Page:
Signs of Thaw in Corporate Attitudes Emerging, Says Governor Carney

WINNIPEG, Feb. 4 /CNW Telbec/ - With improvements in financial conditions, economic activity, commodity prices, and confidence, the Bank of Canada anticipates that there will be a relatively modest recovery this year in business fixed investment in Canada, and an acceleration of investment spending in 2011. "The first signs of a thaw in corporate attitudes have begun to emerge," Bank of Canada Governor Mark Carney said in a speech today.

The actions of the corporate sector will be critical for the economic recovery, growth in employment, and competitiveness in Canada. As policy stimulus begins to fade, a key determinant of the pace and sustainability of Canada's recovery will be how investment and hiring intentions of businesses in all sectors evolve.

The recent global recession was the worst economic downturn since World War II, and both its speed and virulence took business by surprise, the Governor noted. In the future, global economic growth may not only be lower, but it could also be more volatile. "Canada is entering this period of adjustment with many strengths, but the efforts required of us will be historic," the Governor told the Winnipeg Chamber of Commerce.

Governor Carney acknowledged that businesses in Canada are understandably waiting for confirmation of the recovery before acting. He cautioned, however, that action will be needed. "Companies are emerging from the recession to an altered world-one that may require deeper restructuring and bolder strategic initiatives than currently contemplated," he stated.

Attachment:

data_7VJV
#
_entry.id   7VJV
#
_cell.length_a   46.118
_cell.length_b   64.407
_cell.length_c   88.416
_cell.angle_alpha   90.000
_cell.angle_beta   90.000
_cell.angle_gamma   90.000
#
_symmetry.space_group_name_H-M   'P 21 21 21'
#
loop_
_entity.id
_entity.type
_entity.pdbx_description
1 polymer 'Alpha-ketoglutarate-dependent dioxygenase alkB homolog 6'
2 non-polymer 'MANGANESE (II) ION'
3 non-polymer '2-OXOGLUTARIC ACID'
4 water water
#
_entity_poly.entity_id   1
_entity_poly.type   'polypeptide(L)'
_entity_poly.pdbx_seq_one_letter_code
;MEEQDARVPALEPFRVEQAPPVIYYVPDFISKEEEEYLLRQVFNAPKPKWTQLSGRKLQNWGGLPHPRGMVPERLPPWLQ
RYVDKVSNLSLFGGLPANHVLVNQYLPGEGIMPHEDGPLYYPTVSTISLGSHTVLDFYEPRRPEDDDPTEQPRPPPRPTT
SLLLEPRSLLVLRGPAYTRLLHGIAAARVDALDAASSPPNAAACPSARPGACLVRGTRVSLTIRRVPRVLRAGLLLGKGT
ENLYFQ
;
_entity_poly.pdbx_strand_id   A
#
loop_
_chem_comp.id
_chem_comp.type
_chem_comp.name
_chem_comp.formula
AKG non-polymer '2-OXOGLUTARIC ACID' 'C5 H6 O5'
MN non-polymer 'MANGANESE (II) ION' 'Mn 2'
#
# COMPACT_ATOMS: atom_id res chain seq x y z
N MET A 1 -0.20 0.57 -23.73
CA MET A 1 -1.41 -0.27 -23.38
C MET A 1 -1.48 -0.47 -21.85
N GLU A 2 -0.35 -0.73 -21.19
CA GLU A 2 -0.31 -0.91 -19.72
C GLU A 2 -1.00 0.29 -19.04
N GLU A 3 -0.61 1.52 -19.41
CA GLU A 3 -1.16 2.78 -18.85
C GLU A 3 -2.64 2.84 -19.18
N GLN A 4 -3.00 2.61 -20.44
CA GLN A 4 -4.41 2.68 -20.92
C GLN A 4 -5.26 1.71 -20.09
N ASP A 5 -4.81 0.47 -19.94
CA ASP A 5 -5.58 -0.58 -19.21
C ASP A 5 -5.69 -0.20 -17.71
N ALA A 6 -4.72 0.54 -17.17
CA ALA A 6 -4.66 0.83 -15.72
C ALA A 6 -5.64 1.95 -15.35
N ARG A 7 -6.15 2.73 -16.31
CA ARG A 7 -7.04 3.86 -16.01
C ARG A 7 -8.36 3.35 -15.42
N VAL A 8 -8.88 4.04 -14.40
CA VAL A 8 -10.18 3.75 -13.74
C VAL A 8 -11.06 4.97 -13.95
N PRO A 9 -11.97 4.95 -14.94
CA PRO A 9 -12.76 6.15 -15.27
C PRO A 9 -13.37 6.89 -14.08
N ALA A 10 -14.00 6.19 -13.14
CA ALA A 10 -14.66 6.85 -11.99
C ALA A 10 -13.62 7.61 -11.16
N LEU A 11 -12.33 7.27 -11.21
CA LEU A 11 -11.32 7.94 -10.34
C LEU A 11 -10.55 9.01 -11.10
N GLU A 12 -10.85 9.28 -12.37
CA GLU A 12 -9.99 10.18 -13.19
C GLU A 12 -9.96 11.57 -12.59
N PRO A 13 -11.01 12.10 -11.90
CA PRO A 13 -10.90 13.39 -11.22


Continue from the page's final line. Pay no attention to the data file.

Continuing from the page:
Canada's corporate sector has advantages, the Governor observed. Domestic demand is expected to be relatively strong, providing a base of support for some sectors. Corporate balance sheets are in outstanding shape, and margins have held up very well. In addition, Canada's overall financial conditions are now contributing to, rather than retarding, the recovery.

In concluding, the Governor reaffirmed the Bank of Canada's commitment to price stability and to keeping inflation low, stable, and predictable. "Price stability lowers uncertainty, minimizes the costs of inflation, reduces the cost of capital, and creates an environment in which households and firms can invest and plan for the future," he said.

SOURCE Bank of Canada

For further information: For further information: Jeremy Harrison, (613) 782-8782


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